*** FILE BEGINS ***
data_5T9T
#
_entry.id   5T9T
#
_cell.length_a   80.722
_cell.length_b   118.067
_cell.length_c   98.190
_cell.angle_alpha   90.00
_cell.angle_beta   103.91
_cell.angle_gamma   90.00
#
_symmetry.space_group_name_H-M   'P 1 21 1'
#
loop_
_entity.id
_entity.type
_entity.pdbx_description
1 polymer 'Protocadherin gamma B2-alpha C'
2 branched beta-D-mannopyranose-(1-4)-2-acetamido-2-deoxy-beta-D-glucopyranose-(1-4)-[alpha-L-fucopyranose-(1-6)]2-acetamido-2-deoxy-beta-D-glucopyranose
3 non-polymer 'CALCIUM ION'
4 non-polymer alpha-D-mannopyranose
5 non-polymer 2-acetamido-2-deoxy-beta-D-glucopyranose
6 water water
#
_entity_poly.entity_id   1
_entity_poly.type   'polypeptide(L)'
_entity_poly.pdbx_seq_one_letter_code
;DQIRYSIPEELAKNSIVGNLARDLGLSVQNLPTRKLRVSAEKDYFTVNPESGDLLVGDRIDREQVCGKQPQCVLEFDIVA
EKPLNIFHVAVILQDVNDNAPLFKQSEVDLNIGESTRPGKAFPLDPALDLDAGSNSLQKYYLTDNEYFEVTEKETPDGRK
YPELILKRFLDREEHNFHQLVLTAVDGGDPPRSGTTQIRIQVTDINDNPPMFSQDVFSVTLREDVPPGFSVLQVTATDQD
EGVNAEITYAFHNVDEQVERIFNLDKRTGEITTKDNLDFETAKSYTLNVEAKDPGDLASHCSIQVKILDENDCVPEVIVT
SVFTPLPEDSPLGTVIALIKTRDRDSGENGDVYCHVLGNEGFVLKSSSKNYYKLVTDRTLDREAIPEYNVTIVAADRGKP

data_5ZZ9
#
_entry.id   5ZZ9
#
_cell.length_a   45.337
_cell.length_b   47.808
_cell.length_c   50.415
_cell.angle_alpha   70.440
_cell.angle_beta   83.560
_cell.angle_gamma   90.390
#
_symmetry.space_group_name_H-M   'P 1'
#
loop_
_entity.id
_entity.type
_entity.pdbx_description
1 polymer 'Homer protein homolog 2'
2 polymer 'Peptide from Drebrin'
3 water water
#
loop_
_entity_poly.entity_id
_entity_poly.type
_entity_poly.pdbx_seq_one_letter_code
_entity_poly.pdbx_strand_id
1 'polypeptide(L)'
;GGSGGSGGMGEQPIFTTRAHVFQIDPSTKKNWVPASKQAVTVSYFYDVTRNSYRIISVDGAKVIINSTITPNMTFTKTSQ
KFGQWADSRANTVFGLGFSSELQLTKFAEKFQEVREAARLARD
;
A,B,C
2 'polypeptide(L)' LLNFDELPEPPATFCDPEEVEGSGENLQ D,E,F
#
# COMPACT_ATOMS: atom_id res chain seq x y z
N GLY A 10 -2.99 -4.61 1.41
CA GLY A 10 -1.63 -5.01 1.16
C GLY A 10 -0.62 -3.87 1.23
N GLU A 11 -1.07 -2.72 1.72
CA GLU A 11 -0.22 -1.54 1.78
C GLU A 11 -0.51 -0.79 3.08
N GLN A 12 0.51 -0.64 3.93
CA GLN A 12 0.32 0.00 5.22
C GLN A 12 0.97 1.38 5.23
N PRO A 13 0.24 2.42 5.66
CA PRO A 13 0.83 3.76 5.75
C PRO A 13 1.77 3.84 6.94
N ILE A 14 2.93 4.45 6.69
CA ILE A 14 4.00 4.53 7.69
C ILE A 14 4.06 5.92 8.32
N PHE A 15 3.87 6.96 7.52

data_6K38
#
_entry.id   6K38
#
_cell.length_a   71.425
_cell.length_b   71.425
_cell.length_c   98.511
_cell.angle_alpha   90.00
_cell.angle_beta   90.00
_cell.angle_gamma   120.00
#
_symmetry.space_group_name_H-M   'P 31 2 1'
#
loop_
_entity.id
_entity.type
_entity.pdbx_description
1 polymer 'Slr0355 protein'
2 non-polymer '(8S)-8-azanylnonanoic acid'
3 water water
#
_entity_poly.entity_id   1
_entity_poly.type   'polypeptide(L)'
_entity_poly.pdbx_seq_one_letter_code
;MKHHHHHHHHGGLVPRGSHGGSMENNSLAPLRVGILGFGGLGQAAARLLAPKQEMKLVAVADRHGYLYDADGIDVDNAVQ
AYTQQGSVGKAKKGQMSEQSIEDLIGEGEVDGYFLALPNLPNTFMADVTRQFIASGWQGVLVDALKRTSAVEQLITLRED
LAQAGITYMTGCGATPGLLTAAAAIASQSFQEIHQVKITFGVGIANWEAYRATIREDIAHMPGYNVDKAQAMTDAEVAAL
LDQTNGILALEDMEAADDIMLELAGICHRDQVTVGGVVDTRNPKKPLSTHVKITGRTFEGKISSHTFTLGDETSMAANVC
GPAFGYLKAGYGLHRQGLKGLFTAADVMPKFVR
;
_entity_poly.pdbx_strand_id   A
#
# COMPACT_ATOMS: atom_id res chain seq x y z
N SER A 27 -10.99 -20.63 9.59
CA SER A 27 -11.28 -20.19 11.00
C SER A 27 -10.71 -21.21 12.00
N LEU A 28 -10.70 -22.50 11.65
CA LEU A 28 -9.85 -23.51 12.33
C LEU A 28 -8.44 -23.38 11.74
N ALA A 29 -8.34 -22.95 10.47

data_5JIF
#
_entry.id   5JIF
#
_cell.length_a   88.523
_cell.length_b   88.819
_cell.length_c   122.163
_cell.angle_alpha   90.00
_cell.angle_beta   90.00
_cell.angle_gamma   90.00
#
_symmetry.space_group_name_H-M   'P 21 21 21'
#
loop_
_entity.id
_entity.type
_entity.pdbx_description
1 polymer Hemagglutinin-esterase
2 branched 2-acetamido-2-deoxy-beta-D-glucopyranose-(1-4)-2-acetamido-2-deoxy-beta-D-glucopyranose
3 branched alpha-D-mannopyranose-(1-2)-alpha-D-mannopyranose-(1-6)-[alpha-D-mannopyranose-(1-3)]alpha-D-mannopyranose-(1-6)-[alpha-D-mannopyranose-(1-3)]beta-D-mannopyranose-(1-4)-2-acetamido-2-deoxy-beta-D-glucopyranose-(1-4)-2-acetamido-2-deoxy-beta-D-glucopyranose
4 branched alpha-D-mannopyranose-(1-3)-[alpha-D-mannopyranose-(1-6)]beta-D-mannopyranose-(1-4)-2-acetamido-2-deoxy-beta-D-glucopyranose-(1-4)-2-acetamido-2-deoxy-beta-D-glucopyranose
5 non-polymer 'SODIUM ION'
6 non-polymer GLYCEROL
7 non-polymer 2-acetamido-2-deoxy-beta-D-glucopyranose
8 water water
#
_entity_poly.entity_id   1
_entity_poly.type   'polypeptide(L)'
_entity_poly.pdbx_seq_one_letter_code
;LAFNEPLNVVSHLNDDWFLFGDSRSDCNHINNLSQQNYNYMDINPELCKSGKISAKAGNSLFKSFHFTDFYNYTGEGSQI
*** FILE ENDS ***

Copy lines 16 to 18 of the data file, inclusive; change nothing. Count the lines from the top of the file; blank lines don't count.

_entity.type
_entity.pdbx_description
1 polymer 'Protocadherin gamma B2-alpha C'